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Late Quaternary Seismicity and Climate in the Western Nepal : Himalaya

Abstract : The Himalayan collision, in which India underthrusts below Tibet, regularly produces major destructive earthquakes in Nepal and its neighboring countries, most of which are fatal to nearby communities. As a wall dividing the Indian plains and the Tibetan plateau, the Himalaya also significantly modifies the atmospheric circulation, affecting both the local and global climate. This thesis explores the poorly known Quaternary history and evolution of Himalayan climate and seismicity, more particularly in the least populated and most remote region of Western Nepal. In terms of climate and environmental change, one of the least understood aspects of Himalayan history during the late Quaternary is the extension of glaciers and their impacts on landscape evolution. Based on field observations, cosmogenic nuclide dating (10Be) and satellite observations, we estimated the maximum extent of glaciers during the Last Glacial Maximum, which supports the hypothesis of a relatively large glacier cover, but not of an extended ice cap, at the scale of Western Nepal. In terms of seismology, the social, economic and political implications of the occurrence of an earthquake of higher magnitude than the recent earthquake of 2015, whose epicenter is located near the city of Gorkha, is a major concern and largely motivates this thesis. The last major earthquake of magnitude greater than 8 (Mb) took place on 6 June 1505 and had a profound impact on the Nepalese population and the surrounding area. In Western Nepal the 1505 event was the last earthquake that ruptured the Main Frontal Thrust according to historical archives and paleoseismological studies, which gave rise to the concept of a seismic gap in western Nepal and adjacent areas in northern India. With this in mind, this thesis addresses two major issues on the Himalayan seismic behavior: on the first hand is the hypothesis of a seismic gap in the central Himalaya and on the second the temporal distribution of earthquakes during the late Quaternary. For this purpose, a new research approach independent of paleoseismic trenches was applied in the Himalaya. By using lakes as paleoseismometers, we were able to refine the temporal resolution and identify earthquakes that had not yet been documented in the accessible databases on a 700-year scale. Our results from Lake Rara highlight significant previously-unknown earthquakes (Mw>6.5) and they reveal that Western Nepal is seismically as active as central Nepal. Furthermore, they call into question the hypothesis of a seismic gap in the central Himalaya. Based on a longer sediment core from the same lake, we studied the temporal distribution of earthquakes over a period of 6000 years, which has highlighted the random nature of the occurrence of earthquakes, constituting a paradigm shift where the notion of seismic cycle is still prevalent. The random nature of the occurrence of earthquakes both on short (instrumental) and Quaternary time scales disproves the hypothesis of the seismic gap in the central Himalaya and underlines the permanent risk for the million people of concern. The final part of this thesis addresses the possible global relationship between seismic rate fluctuations and climate change during the Holocene. Our results show that the global seismicity clustered over 7000 years and appears to be synchronous with the sum of glacial advances through the Mid and Late Holocene.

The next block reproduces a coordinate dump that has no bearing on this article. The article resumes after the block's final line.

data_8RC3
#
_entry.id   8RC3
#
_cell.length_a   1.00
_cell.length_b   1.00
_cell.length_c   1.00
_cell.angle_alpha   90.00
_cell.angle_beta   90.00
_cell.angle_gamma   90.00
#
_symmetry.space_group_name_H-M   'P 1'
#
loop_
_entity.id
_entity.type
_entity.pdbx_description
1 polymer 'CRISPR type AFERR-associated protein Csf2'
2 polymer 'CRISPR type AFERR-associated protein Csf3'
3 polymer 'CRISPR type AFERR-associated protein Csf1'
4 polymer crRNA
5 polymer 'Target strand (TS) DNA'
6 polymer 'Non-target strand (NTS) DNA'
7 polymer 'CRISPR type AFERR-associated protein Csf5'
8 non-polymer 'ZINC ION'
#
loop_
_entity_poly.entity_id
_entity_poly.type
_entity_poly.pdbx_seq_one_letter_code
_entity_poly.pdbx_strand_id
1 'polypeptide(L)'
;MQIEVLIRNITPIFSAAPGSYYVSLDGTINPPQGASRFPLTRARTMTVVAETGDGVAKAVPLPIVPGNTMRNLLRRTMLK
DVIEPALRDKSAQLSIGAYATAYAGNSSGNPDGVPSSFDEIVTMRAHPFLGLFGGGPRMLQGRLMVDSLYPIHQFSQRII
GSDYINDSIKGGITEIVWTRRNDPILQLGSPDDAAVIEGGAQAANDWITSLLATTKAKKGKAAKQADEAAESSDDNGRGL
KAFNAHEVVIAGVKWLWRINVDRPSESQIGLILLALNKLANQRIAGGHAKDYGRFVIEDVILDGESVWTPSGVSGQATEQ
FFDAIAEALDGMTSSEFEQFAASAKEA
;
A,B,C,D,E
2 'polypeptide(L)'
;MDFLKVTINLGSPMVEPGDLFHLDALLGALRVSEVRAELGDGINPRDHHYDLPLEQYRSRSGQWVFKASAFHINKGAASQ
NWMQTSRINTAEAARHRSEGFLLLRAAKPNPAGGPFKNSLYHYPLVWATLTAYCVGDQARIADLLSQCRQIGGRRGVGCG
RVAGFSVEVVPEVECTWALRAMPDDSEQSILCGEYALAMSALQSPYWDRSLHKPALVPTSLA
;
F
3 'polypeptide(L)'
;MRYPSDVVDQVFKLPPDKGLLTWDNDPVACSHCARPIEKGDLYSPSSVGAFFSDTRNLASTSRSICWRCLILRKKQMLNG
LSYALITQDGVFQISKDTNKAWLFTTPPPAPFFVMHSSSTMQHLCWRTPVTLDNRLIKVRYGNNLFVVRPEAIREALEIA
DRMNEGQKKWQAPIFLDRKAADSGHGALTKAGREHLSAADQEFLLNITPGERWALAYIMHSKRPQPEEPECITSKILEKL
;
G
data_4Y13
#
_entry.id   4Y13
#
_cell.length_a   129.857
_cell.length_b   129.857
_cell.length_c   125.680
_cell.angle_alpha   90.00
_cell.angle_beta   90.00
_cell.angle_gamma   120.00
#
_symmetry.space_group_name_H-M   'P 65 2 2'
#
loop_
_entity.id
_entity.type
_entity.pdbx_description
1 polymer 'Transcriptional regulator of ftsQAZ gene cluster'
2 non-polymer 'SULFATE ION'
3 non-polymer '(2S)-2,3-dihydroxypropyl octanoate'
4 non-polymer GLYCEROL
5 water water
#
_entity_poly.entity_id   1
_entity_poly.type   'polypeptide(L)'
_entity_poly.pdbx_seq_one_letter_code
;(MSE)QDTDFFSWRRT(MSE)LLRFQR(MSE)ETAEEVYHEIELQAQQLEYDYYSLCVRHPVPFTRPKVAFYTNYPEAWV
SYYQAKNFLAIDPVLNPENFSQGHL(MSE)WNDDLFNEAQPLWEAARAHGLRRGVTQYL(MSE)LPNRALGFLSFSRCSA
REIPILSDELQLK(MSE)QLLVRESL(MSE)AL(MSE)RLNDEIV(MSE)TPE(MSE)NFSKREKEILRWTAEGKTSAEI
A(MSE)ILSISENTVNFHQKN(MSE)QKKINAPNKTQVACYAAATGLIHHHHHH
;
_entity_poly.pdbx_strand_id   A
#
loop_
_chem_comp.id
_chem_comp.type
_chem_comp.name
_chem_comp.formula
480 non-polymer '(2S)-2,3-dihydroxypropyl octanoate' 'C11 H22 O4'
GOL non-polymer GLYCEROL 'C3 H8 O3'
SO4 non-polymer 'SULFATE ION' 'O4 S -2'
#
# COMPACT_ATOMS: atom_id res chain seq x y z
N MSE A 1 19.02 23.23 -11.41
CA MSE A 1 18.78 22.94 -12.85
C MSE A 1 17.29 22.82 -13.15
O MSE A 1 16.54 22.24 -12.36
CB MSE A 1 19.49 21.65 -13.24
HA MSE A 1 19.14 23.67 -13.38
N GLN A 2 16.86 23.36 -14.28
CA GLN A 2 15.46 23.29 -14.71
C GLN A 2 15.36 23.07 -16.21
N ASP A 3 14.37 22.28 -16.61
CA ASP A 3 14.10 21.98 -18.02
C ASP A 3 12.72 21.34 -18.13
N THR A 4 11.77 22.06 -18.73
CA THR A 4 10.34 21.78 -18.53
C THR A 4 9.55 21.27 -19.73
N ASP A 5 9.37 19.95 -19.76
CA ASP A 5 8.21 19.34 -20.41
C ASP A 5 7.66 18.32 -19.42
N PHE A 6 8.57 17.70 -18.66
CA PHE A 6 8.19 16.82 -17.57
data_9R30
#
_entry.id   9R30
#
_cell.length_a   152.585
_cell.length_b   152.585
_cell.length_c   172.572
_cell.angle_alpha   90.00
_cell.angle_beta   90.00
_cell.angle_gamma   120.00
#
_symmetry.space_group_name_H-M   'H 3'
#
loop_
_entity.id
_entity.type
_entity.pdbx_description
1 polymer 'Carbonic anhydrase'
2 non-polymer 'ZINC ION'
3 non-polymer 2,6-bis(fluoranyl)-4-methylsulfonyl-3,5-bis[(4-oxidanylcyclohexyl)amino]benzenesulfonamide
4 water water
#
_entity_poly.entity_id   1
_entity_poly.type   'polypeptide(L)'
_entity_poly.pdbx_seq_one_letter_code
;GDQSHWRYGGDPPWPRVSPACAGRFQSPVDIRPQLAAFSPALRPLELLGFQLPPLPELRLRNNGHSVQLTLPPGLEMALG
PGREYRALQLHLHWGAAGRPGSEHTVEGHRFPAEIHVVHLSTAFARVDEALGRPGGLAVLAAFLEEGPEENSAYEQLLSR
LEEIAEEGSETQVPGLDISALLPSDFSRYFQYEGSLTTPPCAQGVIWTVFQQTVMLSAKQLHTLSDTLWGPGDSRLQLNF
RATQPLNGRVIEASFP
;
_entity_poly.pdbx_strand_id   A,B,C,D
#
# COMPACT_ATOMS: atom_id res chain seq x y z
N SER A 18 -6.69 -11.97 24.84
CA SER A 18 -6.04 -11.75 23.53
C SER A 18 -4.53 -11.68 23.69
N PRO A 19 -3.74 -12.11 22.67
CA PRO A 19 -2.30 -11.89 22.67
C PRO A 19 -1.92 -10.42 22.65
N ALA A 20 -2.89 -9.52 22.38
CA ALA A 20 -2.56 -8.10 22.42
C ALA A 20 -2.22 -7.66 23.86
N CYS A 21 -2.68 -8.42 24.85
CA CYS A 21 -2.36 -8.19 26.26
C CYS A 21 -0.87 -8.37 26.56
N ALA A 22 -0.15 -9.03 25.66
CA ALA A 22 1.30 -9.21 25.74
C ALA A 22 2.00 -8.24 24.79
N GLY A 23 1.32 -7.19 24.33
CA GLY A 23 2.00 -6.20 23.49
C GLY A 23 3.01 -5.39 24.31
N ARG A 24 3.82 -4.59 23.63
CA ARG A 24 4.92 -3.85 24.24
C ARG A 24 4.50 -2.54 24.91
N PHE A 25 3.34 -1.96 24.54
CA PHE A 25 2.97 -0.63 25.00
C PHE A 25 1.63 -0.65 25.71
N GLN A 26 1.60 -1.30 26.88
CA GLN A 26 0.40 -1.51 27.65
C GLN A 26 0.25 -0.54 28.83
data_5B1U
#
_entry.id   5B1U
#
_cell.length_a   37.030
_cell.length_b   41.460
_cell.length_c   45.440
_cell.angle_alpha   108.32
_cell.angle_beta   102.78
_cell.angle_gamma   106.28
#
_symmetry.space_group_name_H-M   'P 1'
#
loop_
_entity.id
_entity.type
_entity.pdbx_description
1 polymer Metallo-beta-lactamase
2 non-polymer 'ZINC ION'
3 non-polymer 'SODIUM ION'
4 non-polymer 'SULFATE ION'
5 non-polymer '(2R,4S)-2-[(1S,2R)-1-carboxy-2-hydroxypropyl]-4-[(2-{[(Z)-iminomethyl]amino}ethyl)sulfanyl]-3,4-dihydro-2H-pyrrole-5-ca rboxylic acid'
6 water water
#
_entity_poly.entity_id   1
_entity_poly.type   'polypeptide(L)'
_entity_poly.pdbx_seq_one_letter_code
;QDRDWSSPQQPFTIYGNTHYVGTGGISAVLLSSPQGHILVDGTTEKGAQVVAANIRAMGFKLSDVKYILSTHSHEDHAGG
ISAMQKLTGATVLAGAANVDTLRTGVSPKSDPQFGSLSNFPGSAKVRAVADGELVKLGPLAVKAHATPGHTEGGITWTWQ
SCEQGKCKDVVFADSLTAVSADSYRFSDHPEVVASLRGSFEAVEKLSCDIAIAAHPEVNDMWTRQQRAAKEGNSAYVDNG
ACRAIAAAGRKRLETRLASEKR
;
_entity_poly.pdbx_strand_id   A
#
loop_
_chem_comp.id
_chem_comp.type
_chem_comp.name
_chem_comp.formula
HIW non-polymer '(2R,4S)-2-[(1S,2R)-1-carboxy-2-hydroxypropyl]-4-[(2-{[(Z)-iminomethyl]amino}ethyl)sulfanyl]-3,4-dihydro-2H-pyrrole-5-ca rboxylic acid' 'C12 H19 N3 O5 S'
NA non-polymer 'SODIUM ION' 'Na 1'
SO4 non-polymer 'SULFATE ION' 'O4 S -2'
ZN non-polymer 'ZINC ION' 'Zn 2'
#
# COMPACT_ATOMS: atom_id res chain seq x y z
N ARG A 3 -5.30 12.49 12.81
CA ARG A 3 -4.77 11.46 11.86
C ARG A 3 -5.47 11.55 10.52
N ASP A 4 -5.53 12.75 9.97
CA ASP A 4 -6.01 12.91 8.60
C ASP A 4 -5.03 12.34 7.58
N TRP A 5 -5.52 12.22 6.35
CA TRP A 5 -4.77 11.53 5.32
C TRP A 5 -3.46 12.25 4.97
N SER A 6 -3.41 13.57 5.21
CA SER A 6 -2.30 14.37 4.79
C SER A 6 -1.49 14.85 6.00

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Submitted on : Monday, November 26, 2018 - 4:23:09 PM
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Zakaria Ghazoui. Late Quaternary Seismicity and Climate in the Western Nepal : Himalaya. Applied geology. Université Grenoble Alpes; Rijksuniversiteit te Gent. Sectie Mariene Biologie, 2018. English. ⟨NNT : 2018GREAU026⟩. ⟨tel-01935412⟩



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